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Economic consequences for Medicaid of human immunodeficiency virus infection.

Economic consequences for Medicaid of human immunodeficiency virus infection


Human immunodeficiency virus (HIV) attacks the body's immune system, causing progressive disability and death. Since the disease was first recognized in 1981, more than 139,000 cases of the most severe form of HIV infection, acquired immunodeficiency syndrome (AIDS), have been diagnosed in the United States and more than 85,000 people have died (Centers for Disease Control, July, 1990). (1) These numbers represent not only human tragedy but a significant new financial burden on a health care system in which rising expenditures are already a concern.

The Medicaid program is bearing a major share of this burden, and its share is likely to increase as the epidemic continues. In this article, Medicaid's current and future role in financing HIV-related health care are explored. The article focuses on the disease, associated health service use and cost, and sources of financing. Medicaid's coverage of HIV-infected patients is described, and the policy issues the epidemic raises for Medicaid are highlighted. Finally, a simple methodology for estimating HIV-related Medicaid costs under alternative assumptions about the course of the epidemic, treatment patterns, and the structure of Medicaid, is described.

Disease overview

Certain features of the virus and its clinical manifestations are particularly important because of their impact on the financing of HIV-related care. First, the disease in infectious. Transmission of the virus occurs through sexual contact, through contact with contaminated blood and blood products (e.g., through blood transfusions or sharing of needles in intravenous drug use), and perinatally, from an infected mother to her infant.

Shortly after initial infection, there is often a brief flu-like illness. An asymptomatic period follows, lasting for years (the median time from infection to serious illness is currently estimated at 7 to 10 years) (Moss and Bacchetti, 1989). During this period, a sequence of simple blood tests can usually establish that infection has occurred. Although information on the natural history of the disease is not complete, the expectation is that all of those infected will eventually become seriously ill and die as a result of their infection.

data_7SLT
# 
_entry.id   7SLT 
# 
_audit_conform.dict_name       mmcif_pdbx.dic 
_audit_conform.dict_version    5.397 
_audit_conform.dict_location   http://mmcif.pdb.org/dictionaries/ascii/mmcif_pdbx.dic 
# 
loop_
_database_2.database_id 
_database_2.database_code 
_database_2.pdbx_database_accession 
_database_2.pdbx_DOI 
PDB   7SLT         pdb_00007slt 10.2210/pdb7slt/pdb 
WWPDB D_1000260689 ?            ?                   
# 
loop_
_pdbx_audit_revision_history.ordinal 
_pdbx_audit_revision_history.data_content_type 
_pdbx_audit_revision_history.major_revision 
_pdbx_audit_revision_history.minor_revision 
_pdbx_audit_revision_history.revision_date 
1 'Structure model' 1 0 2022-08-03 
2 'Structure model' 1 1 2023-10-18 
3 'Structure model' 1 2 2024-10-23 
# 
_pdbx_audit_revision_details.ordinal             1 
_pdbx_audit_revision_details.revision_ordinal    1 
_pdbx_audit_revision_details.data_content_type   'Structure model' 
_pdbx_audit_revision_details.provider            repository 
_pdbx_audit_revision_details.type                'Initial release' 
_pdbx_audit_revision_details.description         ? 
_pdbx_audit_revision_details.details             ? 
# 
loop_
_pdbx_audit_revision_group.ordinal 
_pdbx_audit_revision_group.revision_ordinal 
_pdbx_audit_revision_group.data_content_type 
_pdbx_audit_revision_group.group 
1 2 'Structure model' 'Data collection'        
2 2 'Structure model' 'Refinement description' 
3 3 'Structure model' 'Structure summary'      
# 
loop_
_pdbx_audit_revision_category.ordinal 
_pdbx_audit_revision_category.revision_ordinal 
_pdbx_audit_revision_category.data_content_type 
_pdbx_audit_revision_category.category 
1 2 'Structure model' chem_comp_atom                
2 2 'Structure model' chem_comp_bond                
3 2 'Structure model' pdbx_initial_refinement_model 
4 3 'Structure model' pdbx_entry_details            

Once symptoms begin, the spectrum of clinical manifestations is very broad. In the early years of the epidemic, two "opportunistic" illnesses (conditions seldom seen in people with normal immune systems) were especially common--pneumocystis carinii pneumonia (PCP) and Kaposi's Sarcoma (KS). However, many others occur as well, and many patients experience multiple illnesses.

The spectrum of care required is equally broad (Bilheimer, 1989a). During the asymptomatic period, psychological counseling and monitoring of immune system functioning may be indicated. Treatment with drugs such as azidothymidine (AZT) (the first drug to demonstrate effectiveness against the HIV virus) may help to delay the onset of symptoms. As the disease progresses, a typical patient needs care spanning the entire range of medical, dental, personal and psychological services. Moreover, the patient's needs can fluctuate widely from one week to the next. Many people with AIDS (PWAs) do not simply decline steadily until death, but experience periods of acute illness and periods of chronic disability, interspersed with periods of relative well-being during which they may even be able to work.

The length of time from onset of symptoms until death varies with clinical manifestations, but patients generally have not lived more than a year or two after a diagnosis of AIDS. Life expectancy seems to be increasing, however, with the introduction of AZT and improvements in the clinical management of opportunistic infections, especially PCP.